What does it tell us if the hospital did receive the correct answers, the truth in other words, and they still sent him home? The public does not know the answers yet, so this is all conjecture, but they are reasonable questions that need to be answered.
It is troubling, how a person with Ebola is sent home with antibiotics only to be rushed back two days later in an ambulance. Do you really think the health care system in this country is ready for Ebola?
It is here and it has to be dealt with. How does it affect you however, is the big question? Your risk of contracting the virus is low, but not impossible. You do have to take precautions especially if you live in the community in and around Dallas or any community where there is a known or suspected risk. You simply do not know at this point whom the patient may have had contact with.
He was showing symptoms for days and was presumably in public during this time. Public restrooms, apartment buildings, restaurants, malls, grocery stores and the lists are endless of the places he could have been in contact with the public.
Basic precautions include washing/sanitizing your hands after touching any surface while out in public. Carry hand sanitizer with you wherever you go, and do not mingle in crowds or use public restrooms unless you absolutely have to.
Do not let children use the restrooms by themselves to prevent them from touching all the surfaces like children are apt to do, and to make sure they wash their hands thoroughly before they leave. Then after touching the restroom door handles as they exit you may want to consider using sanitizer on their hands as well.
You may want to curtail or stop having your children sleep over at others’ homes and not let sleepovers occur at your home. Draconian maybe, but you simply have to do what you have to do to protect everyone in your family.
Do not get engrossed with all of the conspiracy theories and focus on the reality. The virus is here, and how do you protect yourself. You can expect a slow dribble of information from the government. They like to dole out information in small doses so people have time to absorb the bad news. Expect this and do your own research so you can be ahead of the curve.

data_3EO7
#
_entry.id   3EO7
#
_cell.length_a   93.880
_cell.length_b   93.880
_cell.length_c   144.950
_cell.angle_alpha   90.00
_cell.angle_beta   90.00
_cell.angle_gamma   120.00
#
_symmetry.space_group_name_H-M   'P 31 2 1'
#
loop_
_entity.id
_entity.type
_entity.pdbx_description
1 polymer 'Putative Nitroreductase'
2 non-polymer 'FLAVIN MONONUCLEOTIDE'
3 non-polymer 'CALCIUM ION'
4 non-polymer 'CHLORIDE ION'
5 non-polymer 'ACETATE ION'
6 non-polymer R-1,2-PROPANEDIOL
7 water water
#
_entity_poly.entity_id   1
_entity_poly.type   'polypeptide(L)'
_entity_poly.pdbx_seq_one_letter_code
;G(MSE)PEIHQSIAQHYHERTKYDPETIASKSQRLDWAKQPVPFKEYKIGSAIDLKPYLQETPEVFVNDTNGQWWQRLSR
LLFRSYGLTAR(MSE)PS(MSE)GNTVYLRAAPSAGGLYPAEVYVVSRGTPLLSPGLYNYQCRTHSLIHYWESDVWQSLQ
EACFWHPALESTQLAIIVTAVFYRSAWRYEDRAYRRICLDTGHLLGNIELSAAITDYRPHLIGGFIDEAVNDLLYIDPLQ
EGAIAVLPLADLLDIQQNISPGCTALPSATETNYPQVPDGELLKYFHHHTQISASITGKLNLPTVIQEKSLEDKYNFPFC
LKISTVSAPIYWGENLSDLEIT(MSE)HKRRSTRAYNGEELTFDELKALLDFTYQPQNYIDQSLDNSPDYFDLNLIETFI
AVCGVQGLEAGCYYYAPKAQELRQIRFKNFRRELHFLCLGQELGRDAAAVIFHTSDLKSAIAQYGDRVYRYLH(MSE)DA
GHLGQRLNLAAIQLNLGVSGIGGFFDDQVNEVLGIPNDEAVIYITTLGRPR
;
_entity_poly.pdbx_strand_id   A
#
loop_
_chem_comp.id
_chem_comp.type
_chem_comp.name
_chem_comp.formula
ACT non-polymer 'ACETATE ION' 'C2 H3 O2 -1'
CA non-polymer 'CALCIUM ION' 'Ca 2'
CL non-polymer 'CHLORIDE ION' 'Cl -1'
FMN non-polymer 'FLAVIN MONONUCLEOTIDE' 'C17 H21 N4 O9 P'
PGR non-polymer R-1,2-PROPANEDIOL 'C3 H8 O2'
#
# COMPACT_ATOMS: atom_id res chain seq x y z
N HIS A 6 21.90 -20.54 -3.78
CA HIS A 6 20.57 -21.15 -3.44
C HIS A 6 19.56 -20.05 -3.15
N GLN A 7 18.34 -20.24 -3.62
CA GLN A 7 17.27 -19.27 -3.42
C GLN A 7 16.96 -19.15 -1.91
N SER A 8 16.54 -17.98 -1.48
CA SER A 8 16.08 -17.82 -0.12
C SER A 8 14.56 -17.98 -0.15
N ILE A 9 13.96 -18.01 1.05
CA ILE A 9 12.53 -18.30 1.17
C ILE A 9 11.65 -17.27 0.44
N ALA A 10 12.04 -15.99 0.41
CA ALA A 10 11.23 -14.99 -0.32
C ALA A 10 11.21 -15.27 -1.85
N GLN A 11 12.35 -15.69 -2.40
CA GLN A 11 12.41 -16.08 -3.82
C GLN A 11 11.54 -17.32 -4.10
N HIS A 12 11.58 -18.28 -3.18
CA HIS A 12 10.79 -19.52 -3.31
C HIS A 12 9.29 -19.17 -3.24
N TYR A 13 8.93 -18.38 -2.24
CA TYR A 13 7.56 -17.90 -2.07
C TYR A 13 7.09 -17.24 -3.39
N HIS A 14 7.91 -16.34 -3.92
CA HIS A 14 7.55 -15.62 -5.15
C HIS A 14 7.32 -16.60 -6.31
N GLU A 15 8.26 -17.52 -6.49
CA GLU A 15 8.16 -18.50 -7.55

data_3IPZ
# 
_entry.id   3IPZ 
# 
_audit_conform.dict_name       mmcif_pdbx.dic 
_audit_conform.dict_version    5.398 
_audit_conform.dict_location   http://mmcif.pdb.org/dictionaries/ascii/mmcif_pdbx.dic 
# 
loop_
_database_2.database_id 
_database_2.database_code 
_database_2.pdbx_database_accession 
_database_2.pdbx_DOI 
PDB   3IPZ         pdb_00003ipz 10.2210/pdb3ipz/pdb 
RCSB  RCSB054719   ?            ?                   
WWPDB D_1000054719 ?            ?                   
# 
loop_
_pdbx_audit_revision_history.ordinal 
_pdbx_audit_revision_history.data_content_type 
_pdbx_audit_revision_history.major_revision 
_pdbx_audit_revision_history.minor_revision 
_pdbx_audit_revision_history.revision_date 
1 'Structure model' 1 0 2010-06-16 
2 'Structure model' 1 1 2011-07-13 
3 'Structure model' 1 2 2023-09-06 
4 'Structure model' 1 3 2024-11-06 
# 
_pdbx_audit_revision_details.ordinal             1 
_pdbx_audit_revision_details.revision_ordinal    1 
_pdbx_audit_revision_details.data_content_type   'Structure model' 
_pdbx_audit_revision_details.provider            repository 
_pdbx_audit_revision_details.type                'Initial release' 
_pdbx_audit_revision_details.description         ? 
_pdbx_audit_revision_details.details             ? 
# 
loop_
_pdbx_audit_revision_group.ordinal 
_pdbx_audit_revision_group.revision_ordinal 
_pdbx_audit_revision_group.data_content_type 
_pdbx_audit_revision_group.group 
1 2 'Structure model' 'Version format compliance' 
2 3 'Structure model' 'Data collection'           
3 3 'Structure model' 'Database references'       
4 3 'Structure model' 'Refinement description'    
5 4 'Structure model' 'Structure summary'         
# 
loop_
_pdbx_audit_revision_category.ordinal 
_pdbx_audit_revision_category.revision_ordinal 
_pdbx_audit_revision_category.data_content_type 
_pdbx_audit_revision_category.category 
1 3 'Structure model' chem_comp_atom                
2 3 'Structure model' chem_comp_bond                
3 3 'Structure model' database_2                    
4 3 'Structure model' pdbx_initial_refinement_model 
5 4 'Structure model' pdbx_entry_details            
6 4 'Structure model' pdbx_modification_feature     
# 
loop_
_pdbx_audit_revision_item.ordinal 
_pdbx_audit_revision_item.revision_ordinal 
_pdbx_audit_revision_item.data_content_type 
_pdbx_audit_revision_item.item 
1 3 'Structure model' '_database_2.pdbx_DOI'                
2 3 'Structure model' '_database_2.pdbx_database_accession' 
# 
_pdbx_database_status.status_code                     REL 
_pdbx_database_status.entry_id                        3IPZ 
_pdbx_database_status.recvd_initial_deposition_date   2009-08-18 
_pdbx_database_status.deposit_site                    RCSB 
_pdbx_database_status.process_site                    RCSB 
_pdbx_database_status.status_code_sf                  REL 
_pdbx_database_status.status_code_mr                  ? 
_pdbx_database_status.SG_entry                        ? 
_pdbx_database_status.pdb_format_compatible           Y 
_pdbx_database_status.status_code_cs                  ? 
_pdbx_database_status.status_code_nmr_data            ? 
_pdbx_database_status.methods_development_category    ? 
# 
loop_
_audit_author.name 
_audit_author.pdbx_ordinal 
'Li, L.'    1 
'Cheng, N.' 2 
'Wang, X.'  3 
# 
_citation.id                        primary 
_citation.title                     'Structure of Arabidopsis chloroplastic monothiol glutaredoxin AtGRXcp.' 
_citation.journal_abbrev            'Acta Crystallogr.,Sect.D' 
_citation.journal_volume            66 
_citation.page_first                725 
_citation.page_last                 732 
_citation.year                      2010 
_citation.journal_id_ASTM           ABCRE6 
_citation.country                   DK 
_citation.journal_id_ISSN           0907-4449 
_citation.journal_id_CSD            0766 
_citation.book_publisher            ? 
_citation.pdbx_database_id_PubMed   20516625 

You may have to change the way you live for awhile. Concerts and malls may have to wait. You can expect quarantines and you have to be prepared for them. Your children may not be able to go to school and certain businesses may shut down for short or even for extended periods. Certain business may shut down for a few days to decontaminate their business if they suspect an infected person visited their establishment. Expect to see some stores closed when you try to go shopping.
You may be required to stay in your home or community for short or extended periods. You need enough emergency supplies on hand to see you through this period. Personal hygiene is paramount in combating the spread of the deadly virus, so make sure you have the essentials on hand, such as bar soap, paper towels, alcohol wipes or liquid, and hand sanitizer.
The bar/social scene may become a death scene for some, so think about this as you plan a night out on the town, especially in places where you would expect international travelers, Bars, hotels and restaurants near major airports will have travelers in them from all over the world.
You can only react to the information on hand and react you must, but stay calm and think your way through the problem. Paying attention to the information being put out is important.
Lupkin, S. (2014, September 30th). Retrieved 2014, from http://abcnews.go.com/Health/ebola-case-us-cdc-vows-stop/story?id=25873850
MARCHIONE, M. (2014). Retrieved 2014, from http://news.yahoo.com/us-ebola-case-5-things-know-232923318.html